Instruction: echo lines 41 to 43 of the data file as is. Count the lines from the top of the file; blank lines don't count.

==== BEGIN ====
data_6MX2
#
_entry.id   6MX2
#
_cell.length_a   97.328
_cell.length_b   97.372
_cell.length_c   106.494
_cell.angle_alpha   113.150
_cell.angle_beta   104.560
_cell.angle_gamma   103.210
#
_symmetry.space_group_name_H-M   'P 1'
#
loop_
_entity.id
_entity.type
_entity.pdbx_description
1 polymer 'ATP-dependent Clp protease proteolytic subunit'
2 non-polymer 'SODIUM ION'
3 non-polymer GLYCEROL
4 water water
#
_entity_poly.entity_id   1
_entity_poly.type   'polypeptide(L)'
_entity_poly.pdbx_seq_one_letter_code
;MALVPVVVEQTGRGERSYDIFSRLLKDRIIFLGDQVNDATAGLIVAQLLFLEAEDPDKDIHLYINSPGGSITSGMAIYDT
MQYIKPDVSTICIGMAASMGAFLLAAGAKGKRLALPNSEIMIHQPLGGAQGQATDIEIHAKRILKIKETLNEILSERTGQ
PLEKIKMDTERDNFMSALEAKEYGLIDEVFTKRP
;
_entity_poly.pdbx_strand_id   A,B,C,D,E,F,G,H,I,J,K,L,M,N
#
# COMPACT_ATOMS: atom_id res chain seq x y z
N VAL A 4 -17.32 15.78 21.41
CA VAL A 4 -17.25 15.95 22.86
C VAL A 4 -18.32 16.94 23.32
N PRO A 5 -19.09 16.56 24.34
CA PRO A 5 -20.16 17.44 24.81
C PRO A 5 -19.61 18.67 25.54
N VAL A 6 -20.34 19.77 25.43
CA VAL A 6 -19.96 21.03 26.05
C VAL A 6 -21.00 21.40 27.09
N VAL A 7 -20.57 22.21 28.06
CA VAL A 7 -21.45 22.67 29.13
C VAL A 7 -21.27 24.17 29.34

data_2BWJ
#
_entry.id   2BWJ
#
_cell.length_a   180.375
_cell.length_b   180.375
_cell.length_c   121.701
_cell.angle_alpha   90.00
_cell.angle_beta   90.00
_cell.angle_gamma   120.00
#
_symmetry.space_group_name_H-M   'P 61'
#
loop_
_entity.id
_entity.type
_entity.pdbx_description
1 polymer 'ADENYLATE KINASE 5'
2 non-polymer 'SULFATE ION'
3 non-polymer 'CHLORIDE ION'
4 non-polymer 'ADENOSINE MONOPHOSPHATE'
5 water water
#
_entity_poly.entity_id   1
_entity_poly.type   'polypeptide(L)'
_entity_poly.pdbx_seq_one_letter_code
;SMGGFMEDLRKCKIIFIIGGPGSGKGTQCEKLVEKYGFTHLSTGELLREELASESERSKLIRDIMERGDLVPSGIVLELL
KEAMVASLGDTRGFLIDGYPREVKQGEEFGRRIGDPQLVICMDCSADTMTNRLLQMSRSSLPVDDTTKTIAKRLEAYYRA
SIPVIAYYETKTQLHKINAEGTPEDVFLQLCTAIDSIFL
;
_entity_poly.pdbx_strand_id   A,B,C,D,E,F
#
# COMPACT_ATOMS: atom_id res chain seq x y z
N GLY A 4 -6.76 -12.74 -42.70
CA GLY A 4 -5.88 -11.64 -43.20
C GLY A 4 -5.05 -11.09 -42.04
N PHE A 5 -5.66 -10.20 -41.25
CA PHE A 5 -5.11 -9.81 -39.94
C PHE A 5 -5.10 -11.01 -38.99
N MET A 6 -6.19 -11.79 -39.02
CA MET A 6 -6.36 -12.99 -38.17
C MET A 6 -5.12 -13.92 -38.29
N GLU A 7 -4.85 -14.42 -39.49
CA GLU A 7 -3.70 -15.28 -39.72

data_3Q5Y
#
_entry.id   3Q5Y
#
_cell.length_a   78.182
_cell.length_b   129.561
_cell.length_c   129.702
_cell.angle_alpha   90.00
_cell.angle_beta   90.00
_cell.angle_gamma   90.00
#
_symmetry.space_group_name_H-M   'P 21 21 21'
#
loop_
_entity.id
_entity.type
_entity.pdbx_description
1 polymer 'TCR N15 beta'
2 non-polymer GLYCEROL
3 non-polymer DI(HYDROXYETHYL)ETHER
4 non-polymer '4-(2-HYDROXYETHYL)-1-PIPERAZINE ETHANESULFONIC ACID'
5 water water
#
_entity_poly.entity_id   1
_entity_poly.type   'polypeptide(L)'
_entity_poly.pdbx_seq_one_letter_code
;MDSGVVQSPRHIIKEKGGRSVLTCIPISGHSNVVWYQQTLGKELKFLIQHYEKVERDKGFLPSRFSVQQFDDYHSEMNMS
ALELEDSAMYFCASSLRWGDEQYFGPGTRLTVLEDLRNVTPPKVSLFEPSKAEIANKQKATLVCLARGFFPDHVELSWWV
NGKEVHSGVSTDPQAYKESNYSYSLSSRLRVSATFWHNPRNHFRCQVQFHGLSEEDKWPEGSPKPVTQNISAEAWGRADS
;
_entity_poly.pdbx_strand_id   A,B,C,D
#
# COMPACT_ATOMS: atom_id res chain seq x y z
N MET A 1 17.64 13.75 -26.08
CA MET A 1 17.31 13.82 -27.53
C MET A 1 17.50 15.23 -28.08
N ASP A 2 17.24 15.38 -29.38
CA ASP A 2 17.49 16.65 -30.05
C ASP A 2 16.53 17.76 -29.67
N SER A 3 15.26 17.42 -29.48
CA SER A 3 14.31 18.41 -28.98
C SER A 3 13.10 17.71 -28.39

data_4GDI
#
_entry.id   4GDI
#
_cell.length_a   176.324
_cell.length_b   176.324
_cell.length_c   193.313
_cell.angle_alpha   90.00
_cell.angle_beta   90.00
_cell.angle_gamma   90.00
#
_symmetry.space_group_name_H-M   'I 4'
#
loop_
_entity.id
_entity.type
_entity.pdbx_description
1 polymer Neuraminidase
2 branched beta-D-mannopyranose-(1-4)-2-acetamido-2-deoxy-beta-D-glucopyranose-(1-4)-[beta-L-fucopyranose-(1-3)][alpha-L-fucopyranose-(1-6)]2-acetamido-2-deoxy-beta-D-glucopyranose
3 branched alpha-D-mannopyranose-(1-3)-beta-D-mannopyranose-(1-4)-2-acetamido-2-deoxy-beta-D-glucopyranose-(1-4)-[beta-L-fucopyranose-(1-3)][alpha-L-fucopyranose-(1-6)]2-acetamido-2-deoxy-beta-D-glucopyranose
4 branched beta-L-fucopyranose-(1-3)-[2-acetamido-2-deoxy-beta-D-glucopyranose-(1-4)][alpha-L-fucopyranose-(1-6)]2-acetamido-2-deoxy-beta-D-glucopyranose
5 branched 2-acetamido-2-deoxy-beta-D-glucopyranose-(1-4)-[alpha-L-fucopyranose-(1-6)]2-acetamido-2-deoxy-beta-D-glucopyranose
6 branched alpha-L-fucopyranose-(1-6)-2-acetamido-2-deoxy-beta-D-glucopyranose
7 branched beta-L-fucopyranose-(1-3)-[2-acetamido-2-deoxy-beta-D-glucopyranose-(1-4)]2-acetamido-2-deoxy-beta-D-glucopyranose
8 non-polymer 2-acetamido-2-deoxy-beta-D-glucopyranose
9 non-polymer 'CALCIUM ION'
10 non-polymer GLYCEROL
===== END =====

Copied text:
C VAL A 6 -21.00 21.40 27.09
N VAL A 7 -20.57 22.21 28.06
CA VAL A 7 -21.45 22.67 29.13